Plaintiff responds that count I states a cause of action for wrongful discharge under the public policy exception. Plaintiff claims that he was fired due to fear that he would be injured and file a worker's compensation claim, which, Plaintiff alleges, violates public policy. Plaintiff acknowledges that there is no case law to support his claim that fear of filing a worker's compensation claim constitutes a common law cause of action for wrongful discharge. (Pl.s Mem. at 4). Instead, Plaintiff argues that a firing in retaliation for filing a worker's compensation claim represents a viable common law cause of action for wrongful discharge and asks that this Court extend the doctrine to also allow a common law claim for wrongful discharge when the firing is based on fear of filing a worker's compensation claim. (Pl.s Mem. at 4). For the following reasons, we decline to do so.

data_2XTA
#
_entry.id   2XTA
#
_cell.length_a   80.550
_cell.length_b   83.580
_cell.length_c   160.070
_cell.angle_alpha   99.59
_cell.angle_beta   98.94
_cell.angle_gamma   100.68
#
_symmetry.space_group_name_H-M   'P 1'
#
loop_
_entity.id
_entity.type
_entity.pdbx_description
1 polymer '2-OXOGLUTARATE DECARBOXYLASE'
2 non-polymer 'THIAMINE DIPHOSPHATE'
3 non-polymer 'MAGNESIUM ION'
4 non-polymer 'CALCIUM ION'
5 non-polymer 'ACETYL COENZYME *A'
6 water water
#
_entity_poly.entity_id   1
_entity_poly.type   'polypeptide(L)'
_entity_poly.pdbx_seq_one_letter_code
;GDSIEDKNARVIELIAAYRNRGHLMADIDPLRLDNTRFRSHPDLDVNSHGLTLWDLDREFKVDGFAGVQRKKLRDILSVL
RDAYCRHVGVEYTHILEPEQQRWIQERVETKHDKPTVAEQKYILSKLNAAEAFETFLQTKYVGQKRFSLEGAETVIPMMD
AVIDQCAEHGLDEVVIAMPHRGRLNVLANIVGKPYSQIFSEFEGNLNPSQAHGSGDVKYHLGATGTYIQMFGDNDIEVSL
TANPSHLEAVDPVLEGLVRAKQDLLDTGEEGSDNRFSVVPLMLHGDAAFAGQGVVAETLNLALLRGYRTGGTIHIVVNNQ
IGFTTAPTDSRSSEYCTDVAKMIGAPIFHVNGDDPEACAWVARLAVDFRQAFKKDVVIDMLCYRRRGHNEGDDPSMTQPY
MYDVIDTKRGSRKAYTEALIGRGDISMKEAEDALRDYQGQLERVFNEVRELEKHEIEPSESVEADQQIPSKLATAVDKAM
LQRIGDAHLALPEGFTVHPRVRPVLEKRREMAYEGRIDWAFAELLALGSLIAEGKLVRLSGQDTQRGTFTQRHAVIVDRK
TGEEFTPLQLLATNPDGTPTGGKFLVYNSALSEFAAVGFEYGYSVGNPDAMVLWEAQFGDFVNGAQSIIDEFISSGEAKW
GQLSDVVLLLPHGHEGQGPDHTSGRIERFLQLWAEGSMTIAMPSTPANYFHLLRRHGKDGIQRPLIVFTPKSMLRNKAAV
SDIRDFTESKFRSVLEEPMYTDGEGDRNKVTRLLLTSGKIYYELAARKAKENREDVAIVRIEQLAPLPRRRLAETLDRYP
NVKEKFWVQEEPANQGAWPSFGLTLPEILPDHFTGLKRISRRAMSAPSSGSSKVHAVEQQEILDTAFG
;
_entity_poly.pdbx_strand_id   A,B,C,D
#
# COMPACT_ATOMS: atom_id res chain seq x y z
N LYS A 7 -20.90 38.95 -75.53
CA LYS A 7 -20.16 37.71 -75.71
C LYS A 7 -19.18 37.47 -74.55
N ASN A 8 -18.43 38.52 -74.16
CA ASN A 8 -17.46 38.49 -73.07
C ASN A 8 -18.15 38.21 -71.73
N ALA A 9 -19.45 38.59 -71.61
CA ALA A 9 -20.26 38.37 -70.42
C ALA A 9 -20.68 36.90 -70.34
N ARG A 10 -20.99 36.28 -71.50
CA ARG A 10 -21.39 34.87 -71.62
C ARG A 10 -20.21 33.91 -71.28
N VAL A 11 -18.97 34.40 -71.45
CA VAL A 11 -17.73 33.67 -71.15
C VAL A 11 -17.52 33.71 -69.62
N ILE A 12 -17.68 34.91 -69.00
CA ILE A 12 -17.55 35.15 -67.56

Pennsylvania adheres to the at-will employment doctrine, which recognizes that "an at-will employee may be terminated for good reason, bad reason, or no reason at all." Krajsa v. Keypunch, Inc., 424 Pa. Super. 230, 622 A.2d 355, 358 (Pa. Super. 1993). Under Pennsylvania law, there is no common law cause of action for wrongful discharge of an at-will employee except in narrow circumstances where public policy is violated. Bruffett v. Warner Communications, Inc., 692 F.2d 910 (3d Cir. 1982); Paul v. Lankenau Hospital, 524 Pa. 90, 569 A.2d 346 (Pa. 1990); Clay v. Advanced Computer Applications, Inc., 522 Pa. 86, 559 A.2d 917 (Pa. 1989); Geary v. United States Steel Corp., 456 Pa. 171, 319 A.2d 174 (Pa. 1974); Yetter v. Ward Trucking Corp., 401 Pa. Super. 467, 585 A.2d 1022 (Pa. Super. 1991)(finding that "to survive a challenge of failure to state a cause of action, complaint must establish violation of a public policy"). To successfully plead a common law cause of action under the public policy exception, the public policy claimed to be violated must be expressly recognized in "legislation; administrative rules, regulation, or decision; [or] judicial decision." Yetter, 585 A.2d at 1026; see also Shick v. Shirey, 456 Pa. Super. 668, 691 A.2d 511, 513 (Pa. Super. 1997)(stating one "must point to a clear public policy articulated in the constitution, in legislation, an administrative regulation, or a judicial decision" to meet exception)(citations omitted)). If this public policy exception is not met, there is no common law cause of action, and the PHRA will preempt the wrongful discharge claim. See Sola v. Lafayette College, 804 F.2d 40, 42 (3d Cir. 1986); McManus v. Corestates Bank, N.A., 1994 U.S. Dist. LEXIS 1682, 1994 WL 50311 (E.D. Pa. Feb. 15, 1994); Keck v. Commercial Union Insurance, Co., 758 F. Supp. 1034 (M.D. Pa. 1991); Clay, 559 A.2d at 919.